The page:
After seeing last year’s documentary RBG, it was easy to understand how Ruth Bader Ginsburg nodded off during President Obama’s 2015 State of the Union address. The film depicts the Supreme Court justice as a lifelong workaholic who treats sleep as a low priority. Though she admitted that wine played a role in her televised catnap, it could also be that the long hours simply caught up with her.

For an understanding of just why Ginsburg is such a sleep-deprived dynamo, see the new biopic On the Basis of Sex. It suggests that late hours became a habit when she was a young law student.

As depicted in the film, Ruth (Felicity Jones) and husband Marty (Armie Hammer) are attending Harvard Law School in the 1950s when Marty is diagnosed with testicular cancer. Rather than allow him to fall behind in his studies, Ruth starts attending Marty’s classes as well as her own. Add the motherhood duties required by their baby daughter, and sleep becomes a luxury.

Despite a dire prognosis, Marty somehow survives his cancer. So does the movie, though it’s touch and go for a while. Director Mimi Leder and screenwriter Daniel Stiepleman take advantage of Marty’s illness to depict Ruth as a loving, selfless wife and mother. Doubtless she was, but their syrupy, sentimental approach reduces her to little more than a generic romantic heroine rather than the determined woman who would one day become a groundbreaking supporter of sexual equality.

Ginsburg’s feminist sentiments do come out in scenes that show the challenges she faces as one of Harvard’s earliest female law students. In an incident that would be unbelievable if it weren’t verified by the documentary, the dean (Sam Waterston) asks the female students why they’re taking up spots that should have gone to men. Subtly mocking his patriarchal mindset, Ginsburg responds that she wants to understand her husband’s field so she can be a more “patient” wife.

Despite such scenes, the flick doesn’t really hit its stride until Marty, as an established tax lawyer, introduces Ruth, as a law professor, to the case from which the title is derived. A Colorado man (Chris Mulkey) wants to claim a tax deduction to help pay for nursing care for his invalid mother, but the law says the deduction is available to women but not to single men like himself.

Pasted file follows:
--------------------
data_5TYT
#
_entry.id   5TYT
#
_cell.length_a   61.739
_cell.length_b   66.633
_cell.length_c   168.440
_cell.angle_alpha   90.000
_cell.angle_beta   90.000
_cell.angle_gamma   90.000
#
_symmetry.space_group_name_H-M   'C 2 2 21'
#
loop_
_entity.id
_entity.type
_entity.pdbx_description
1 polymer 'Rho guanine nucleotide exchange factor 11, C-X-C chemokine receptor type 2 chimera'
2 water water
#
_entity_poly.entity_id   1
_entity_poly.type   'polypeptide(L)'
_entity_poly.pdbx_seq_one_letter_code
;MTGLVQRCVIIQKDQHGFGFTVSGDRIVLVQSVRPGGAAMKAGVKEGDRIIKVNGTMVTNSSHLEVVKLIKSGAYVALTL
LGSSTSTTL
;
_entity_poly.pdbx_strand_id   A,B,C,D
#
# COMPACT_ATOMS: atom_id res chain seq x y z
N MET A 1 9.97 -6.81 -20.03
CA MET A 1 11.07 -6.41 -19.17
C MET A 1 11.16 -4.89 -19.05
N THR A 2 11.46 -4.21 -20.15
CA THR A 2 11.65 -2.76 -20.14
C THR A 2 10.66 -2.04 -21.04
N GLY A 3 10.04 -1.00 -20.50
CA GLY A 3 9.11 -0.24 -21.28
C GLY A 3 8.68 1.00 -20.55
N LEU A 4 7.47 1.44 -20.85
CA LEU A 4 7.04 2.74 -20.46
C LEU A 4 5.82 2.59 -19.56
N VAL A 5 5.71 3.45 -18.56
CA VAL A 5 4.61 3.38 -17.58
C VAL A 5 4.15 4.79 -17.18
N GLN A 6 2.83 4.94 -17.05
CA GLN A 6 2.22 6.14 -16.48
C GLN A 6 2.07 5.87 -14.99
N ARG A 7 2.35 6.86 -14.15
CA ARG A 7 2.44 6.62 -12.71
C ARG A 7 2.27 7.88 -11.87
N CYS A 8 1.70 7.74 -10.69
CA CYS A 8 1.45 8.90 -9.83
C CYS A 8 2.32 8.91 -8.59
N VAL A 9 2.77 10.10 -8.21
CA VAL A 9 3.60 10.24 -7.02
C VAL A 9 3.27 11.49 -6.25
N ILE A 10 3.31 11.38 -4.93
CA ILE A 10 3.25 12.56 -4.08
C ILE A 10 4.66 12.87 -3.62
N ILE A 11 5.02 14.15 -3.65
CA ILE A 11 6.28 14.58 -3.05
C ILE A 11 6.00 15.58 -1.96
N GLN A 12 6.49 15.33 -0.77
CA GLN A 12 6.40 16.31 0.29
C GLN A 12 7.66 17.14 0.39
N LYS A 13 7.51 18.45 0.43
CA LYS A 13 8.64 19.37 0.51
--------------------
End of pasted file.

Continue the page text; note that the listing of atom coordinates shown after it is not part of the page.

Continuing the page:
Recognizing a chance to start questioning the myriad of laws that discriminate on the basis of gender, Ruth is eager to take on the case. The struggle that ensues, exacerbated by the realization that she’s going up against decades of precedents that support traditional gender roles, is historically fascinating.

Speaking of gender roles, actor Hammer offers a sympathetic depiction of Marty Ginsburg as a man ahead of his time when it comes to his support and appreciation of his talented wife. As that wife, Jones is hampered by a Brooklyn accent that comes and goes and by the aforementioned scenes that are more sentimental than realistic. But once Jones’s Ginsburg starts taking on legal impediments to gender equality, she becomes a convincing combination of trepidation and determination.

RBG remains the definitive portrait of a judicial superhero, but On the Basis of Sex complements it by providing an inspirational origin story.

Rating: 4 stars (out of 5)

On the Basis of Sex (PG-13) opens Jan. 10 or 11 at theaters nationwide.